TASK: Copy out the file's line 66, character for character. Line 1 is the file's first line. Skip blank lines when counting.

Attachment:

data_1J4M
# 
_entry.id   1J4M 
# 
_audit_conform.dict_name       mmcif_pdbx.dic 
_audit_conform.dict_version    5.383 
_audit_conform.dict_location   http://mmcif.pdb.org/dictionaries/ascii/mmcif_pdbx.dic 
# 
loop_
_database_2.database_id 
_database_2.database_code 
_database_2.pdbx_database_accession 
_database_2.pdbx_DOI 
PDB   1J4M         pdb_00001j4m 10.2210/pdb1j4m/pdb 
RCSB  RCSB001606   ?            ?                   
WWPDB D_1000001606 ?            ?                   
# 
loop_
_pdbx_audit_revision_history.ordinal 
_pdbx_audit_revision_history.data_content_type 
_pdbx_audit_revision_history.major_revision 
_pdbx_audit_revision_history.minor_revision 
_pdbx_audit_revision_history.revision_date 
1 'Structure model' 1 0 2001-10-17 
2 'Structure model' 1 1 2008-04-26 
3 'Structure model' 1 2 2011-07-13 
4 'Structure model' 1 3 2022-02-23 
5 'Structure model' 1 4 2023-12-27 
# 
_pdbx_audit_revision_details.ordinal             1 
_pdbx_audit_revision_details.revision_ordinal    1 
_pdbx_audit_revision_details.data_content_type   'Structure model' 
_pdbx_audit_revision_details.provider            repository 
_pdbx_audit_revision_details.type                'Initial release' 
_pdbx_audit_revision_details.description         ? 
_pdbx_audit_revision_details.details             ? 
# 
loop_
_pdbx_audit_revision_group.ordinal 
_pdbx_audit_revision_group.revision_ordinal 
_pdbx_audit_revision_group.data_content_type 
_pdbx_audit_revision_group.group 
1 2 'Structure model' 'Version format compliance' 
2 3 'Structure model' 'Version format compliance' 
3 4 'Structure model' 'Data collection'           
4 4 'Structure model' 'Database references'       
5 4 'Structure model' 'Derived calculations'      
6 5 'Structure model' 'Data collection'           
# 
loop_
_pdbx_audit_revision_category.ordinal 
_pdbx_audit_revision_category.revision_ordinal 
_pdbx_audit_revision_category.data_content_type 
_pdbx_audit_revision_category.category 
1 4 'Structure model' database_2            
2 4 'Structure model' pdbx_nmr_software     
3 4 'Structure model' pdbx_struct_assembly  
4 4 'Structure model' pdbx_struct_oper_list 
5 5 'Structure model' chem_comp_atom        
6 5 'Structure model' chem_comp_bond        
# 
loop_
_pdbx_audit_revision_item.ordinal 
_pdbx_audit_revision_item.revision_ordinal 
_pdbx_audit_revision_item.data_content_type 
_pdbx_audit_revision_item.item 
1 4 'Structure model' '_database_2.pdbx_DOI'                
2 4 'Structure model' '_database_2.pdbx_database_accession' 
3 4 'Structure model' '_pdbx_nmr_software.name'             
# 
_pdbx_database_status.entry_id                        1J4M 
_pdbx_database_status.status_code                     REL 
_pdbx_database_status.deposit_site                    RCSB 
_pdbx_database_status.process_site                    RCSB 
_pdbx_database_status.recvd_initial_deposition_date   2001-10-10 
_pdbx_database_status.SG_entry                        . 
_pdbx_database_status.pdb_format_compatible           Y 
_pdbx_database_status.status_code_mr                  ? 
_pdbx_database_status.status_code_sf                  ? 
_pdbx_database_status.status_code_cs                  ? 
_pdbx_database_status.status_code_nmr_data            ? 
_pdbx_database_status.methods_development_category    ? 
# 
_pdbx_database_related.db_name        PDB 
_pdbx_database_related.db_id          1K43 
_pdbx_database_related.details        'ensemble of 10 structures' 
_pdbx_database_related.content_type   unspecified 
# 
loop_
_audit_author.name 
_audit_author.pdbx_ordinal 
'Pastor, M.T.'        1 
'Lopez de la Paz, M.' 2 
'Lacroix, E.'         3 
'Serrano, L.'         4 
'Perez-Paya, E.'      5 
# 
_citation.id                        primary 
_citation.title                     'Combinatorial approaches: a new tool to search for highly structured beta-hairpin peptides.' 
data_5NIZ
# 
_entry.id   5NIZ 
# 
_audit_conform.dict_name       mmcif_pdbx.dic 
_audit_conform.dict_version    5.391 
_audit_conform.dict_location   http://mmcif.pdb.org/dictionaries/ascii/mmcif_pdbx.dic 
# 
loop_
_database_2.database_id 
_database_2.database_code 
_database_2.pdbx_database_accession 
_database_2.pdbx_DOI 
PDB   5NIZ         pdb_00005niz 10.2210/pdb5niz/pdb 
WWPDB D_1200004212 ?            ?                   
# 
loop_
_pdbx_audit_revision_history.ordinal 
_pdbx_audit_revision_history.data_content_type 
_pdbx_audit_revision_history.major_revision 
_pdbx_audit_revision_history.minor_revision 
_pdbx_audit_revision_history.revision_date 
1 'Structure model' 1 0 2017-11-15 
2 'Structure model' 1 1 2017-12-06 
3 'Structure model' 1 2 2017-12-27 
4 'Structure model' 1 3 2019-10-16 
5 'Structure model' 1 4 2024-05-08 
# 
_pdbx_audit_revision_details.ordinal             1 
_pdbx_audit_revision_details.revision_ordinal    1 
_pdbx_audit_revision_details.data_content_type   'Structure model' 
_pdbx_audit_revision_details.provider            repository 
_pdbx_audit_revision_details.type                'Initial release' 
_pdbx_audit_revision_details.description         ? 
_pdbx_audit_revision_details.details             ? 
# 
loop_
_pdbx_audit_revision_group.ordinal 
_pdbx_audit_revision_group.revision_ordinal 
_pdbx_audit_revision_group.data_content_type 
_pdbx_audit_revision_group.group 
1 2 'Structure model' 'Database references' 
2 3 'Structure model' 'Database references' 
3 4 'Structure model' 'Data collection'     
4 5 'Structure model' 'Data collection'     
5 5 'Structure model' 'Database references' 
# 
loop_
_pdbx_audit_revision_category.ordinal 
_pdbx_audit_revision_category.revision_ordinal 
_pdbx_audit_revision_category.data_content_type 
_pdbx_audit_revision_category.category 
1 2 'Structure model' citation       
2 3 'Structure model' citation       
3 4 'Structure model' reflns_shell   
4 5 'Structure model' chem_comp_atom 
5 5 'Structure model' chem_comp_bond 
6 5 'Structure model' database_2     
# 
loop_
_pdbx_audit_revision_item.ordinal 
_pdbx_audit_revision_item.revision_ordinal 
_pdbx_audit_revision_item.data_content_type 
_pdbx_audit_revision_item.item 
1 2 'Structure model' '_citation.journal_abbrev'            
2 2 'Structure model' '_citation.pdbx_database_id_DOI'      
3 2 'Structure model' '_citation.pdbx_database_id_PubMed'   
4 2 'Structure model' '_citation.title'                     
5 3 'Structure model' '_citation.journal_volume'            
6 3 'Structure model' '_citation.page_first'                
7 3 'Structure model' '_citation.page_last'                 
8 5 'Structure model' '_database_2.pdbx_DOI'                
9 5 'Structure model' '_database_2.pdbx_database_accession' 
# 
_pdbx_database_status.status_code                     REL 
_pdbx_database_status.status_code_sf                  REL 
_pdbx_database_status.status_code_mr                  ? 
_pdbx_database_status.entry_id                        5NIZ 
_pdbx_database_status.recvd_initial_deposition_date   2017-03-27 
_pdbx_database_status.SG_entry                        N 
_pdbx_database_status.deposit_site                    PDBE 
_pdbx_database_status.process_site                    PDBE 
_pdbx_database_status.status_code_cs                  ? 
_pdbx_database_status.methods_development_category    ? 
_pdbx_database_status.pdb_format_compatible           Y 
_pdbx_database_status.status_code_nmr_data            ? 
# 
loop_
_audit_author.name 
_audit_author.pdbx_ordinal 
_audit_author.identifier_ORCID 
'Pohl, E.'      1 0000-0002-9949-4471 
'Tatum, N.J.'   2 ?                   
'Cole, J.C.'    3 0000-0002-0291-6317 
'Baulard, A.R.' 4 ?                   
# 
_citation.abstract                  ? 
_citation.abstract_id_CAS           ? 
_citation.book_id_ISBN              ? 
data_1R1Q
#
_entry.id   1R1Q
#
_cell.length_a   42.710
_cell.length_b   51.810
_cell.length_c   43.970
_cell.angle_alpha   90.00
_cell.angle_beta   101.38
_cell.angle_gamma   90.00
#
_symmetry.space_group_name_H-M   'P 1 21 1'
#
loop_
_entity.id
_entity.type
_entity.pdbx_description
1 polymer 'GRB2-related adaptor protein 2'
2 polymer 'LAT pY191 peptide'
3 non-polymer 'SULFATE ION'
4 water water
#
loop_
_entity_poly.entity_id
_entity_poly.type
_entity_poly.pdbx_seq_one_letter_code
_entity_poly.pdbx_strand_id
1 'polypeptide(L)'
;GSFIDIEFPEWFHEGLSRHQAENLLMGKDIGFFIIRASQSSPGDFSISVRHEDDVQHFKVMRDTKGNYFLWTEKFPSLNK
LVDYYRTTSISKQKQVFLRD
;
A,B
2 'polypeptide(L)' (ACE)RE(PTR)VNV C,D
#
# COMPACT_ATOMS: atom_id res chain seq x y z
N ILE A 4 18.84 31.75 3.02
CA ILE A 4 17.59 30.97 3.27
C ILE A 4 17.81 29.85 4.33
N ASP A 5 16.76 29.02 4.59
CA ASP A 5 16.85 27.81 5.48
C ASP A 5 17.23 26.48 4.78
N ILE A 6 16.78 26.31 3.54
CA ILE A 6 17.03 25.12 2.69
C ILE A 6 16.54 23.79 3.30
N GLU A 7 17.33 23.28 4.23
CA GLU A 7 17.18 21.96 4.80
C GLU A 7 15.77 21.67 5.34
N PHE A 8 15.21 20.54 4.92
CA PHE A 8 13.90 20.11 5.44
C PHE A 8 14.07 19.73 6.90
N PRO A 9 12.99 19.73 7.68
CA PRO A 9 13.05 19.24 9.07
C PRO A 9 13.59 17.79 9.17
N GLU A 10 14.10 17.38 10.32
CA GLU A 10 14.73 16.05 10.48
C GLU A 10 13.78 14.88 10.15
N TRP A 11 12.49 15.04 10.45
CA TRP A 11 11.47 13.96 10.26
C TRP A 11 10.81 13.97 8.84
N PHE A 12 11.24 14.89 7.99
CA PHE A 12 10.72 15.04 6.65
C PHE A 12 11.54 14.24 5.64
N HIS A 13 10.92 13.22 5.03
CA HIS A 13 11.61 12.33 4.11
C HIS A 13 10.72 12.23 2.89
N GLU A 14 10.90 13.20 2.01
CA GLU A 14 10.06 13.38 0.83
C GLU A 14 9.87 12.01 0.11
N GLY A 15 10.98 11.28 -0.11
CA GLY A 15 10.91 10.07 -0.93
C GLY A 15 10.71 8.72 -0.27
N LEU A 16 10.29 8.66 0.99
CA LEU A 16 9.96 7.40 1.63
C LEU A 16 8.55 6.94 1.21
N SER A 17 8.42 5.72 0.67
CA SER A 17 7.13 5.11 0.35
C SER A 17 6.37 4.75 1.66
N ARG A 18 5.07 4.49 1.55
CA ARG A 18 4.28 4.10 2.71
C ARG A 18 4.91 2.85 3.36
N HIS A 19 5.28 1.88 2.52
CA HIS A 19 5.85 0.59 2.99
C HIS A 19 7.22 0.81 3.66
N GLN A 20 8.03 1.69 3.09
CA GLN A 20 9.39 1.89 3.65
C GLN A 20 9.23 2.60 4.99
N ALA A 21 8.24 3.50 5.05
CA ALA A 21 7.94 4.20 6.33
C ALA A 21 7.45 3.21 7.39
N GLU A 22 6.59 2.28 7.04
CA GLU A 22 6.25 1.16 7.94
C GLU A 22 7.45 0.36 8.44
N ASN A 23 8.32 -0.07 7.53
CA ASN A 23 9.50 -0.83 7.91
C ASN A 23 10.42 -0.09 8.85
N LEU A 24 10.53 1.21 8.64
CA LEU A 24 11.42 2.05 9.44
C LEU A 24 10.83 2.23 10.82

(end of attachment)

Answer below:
_pdbx_audit_revision_item.item 